Debates about which programming language is the best are always hard and heated. Likewise, there’s no ideal language that works for all web application project requirements. Wikipedia is written in PHP. Gmail is written in Java. Python is number one choice of Google and YouTube. Ruby is used to create Twitter and Hulu. Slashdot is written in Perl. Stackoverflow is written in C#.
Browsing for the best web programming languages, among dynamic ones, you’ll mostly see PHP, Python and Ruby listed. Back in the days several years ago PHP was admitted the best tool for web job but since then both Python and Ruby have matured and grown robust libraries and frameworks around them that make them better candidates for many web projects now.
Today many consider PHP to be great for average everyday web systems. Python and Ruby are thought to be more suitable than PHP for most web applications in general and for more advanced things in particular. Just like PHP, they are free, open source, run on an open source stack (Apache and Nginx / linux, windows and BSD), and play well with any database engine. However, Ruby and Python have better syntax and they both enforce good programming habits by their nature, especially Python. PHP encourages sloppy spaghetti code by its nature. Also, the object oriented features in PHP are very ugly because of its arcane, retarded syntax.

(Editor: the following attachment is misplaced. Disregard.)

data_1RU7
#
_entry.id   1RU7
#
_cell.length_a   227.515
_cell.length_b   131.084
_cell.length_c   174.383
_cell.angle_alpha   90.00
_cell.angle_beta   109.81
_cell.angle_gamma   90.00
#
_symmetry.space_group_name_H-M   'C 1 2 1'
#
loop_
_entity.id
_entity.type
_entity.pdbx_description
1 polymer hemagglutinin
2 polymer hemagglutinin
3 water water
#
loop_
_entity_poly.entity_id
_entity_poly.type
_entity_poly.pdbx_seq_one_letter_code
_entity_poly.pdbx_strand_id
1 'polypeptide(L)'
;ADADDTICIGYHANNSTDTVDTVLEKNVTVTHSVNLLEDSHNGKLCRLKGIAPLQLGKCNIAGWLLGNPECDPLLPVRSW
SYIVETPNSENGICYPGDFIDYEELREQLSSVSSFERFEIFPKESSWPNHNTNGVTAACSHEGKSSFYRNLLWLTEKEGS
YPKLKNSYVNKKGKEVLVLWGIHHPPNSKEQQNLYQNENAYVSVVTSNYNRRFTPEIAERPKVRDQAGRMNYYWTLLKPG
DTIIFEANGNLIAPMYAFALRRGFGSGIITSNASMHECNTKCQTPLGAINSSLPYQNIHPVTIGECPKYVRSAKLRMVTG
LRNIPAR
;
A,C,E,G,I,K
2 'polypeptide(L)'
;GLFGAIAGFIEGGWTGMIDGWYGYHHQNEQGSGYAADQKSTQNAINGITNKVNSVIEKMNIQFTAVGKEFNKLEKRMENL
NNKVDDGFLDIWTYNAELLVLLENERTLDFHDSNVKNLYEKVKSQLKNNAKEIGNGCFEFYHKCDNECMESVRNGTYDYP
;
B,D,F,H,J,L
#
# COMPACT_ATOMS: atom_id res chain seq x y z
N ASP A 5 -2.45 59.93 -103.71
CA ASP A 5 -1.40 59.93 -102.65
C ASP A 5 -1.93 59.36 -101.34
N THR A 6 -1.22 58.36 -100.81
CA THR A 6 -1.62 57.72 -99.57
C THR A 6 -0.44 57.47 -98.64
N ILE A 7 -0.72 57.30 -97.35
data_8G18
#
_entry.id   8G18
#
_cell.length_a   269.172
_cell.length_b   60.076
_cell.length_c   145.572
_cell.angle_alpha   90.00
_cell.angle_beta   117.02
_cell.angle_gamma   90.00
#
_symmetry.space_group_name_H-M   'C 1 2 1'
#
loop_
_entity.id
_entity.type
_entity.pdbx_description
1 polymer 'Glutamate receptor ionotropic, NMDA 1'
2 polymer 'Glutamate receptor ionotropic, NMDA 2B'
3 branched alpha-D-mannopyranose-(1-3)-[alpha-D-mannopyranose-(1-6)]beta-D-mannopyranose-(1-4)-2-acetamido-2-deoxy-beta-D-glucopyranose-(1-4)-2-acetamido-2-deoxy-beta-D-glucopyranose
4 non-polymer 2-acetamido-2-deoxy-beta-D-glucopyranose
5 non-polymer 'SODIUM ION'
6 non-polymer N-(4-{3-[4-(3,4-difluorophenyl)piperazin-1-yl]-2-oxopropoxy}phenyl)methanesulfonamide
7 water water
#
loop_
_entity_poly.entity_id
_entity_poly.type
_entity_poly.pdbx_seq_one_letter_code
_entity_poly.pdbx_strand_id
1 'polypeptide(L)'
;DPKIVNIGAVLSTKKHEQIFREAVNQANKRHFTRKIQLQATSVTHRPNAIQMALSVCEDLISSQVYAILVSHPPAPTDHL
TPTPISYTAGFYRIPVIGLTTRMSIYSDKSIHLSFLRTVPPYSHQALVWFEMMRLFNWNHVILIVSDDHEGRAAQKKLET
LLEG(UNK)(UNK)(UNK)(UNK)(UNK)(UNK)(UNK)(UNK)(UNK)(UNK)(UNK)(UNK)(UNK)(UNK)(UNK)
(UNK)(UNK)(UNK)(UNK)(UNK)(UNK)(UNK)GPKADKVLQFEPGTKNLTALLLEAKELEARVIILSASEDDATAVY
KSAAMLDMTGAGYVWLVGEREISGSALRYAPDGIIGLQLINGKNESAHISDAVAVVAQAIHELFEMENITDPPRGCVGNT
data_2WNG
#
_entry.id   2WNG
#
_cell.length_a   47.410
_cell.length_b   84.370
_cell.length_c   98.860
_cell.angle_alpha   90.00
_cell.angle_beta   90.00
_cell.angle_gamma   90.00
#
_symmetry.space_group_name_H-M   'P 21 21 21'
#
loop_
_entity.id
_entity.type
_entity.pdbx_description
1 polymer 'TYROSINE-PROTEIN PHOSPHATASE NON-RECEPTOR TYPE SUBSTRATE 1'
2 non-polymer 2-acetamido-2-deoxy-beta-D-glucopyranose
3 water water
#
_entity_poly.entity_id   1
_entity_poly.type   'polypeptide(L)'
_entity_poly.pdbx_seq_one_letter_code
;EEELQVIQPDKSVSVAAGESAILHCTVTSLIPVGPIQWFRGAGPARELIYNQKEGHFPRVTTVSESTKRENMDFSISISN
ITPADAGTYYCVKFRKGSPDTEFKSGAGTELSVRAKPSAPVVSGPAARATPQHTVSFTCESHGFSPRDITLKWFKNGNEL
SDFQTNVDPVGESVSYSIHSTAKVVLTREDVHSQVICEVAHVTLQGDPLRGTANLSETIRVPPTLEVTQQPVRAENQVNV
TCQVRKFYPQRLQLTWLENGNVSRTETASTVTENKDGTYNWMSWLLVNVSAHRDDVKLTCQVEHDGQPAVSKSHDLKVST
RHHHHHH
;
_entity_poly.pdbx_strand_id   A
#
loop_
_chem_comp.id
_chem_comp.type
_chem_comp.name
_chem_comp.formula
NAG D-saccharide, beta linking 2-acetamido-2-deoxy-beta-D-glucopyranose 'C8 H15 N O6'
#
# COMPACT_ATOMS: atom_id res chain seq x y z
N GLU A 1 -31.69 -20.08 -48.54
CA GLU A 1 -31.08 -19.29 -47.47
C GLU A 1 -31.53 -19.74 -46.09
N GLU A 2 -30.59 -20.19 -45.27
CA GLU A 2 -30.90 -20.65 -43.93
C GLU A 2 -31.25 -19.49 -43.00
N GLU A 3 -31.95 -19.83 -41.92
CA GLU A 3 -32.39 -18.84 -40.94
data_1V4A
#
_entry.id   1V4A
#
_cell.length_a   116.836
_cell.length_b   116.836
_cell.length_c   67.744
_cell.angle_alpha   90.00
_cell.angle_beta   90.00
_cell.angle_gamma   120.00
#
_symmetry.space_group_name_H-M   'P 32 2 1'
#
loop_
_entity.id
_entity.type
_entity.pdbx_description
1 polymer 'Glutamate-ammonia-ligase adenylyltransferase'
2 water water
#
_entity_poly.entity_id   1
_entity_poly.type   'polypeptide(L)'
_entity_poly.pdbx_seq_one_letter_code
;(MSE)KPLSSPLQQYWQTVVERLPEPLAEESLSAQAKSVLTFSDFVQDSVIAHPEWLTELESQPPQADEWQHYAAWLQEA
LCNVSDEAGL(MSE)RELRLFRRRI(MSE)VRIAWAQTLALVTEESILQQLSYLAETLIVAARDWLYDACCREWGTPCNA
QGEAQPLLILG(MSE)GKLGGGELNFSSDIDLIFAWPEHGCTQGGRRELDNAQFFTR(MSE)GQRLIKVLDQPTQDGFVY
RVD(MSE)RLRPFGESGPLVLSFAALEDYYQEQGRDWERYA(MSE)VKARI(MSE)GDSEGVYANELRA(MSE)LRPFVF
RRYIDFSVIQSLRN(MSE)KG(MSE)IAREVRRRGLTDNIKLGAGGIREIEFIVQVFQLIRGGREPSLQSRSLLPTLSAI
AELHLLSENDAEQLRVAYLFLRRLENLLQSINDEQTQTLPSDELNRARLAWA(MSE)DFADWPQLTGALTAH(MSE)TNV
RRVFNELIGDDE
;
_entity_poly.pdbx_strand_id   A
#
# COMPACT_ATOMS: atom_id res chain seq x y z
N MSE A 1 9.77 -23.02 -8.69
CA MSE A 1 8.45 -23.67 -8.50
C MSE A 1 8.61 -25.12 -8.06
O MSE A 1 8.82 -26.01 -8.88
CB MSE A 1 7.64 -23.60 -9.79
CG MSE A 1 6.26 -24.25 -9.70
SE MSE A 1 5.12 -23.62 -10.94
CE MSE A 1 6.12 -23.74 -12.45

Let’s get deeper insights into these two web programming languages from various standpoints:
As mentioned before, Python and Ruby are two of the most popular dynamic programming languages used in high level application development. In fact, Ruby was built using some of the design elements from Python. Developers often prototype using these two languages before implementing on compiled languages because of their modularity and object oriented features. Many use Python or Ruby instead of Perl as simple scripting languages. Python and Ruby are popular among web developers as well because of their rapid development cycle, with Python boasting computation efficiencies and Ruby boasting code design.
Python really believes that code readability is the most important thing. Hence, there is one-true way of writing code, or as it has been reformulated lately: “There’s a most understandable way to do something and that is how it should be done”. Python is designed to strongly emphasize programmer productivity and it likes things to be structured, consistent, and simple. Python syntax enforces strict indentation rules; in fact, indentation has semantic meaning in Python.